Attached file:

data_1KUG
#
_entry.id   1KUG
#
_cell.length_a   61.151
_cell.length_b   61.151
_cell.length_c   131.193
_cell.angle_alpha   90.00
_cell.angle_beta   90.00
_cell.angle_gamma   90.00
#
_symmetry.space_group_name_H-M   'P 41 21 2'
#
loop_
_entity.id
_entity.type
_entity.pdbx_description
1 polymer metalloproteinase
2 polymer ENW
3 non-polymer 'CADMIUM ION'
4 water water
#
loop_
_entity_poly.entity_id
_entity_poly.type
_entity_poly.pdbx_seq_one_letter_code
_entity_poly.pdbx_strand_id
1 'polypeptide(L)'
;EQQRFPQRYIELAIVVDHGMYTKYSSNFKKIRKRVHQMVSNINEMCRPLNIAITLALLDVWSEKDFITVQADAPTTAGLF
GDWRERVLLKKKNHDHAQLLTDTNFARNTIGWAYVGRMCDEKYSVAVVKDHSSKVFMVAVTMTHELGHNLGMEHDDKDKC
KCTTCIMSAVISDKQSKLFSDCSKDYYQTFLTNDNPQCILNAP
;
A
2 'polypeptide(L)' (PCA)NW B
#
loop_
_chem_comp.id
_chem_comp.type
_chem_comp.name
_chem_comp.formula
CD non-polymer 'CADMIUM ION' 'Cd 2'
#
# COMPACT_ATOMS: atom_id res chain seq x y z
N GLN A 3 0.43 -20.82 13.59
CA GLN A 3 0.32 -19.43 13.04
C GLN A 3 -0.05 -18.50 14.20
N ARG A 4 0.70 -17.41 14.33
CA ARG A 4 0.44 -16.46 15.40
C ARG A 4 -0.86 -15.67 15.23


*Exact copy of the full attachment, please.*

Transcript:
data_1KUG
#
_entry.id   1KUG
#
_cell.length_a   61.151
_cell.length_b   61.151
_cell.length_c   131.193
_cell.angle_alpha   90.00
_cell.angle_beta   90.00
_cell.angle_gamma   90.00
#
_symmetry.space_group_name_H-M   'P 41 21 2'
#
loop_
_entity.id
_entity.type
_entity.pdbx_description
1 polymer metalloproteinase
2 polymer ENW
3 non-polymer 'CADMIUM ION'
4 water water
#
loop_
_entity_poly.entity_id
_entity_poly.type
_entity_poly.pdbx_seq_one_letter_code
_entity_poly.pdbx_strand_id
1 'polypeptide(L)'
;EQQRFPQRYIELAIVVDHGMYTKYSSNFKKIRKRVHQMVSNINEMCRPLNIAITLALLDVWSEKDFITVQADAPTTAGLF
GDWRERVLLKKKNHDHAQLLTDTNFARNTIGWAYVGRMCDEKYSVAVVKDHSSKVFMVAVTMTHELGHNLGMEHDDKDKC
KCTTCIMSAVISDKQSKLFSDCSKDYYQTFLTNDNPQCILNAP
;
A
2 'polypeptide(L)' (PCA)NW B
#
loop_
_chem_comp.id
_chem_comp.type
_chem_comp.name
_chem_comp.formula
CD non-polymer 'CADMIUM ION' 'Cd 2'
#
# COMPACT_ATOMS: atom_id res chain seq x y z
N GLN A 3 0.43 -20.82 13.59
CA GLN A 3 0.32 -19.43 13.04
C GLN A 3 -0.05 -18.50 14.20
N ARG A 4 0.70 -17.41 14.33
CA ARG A 4 0.44 -16.46 15.40
C ARG A 4 -0.86 -15.67 15.23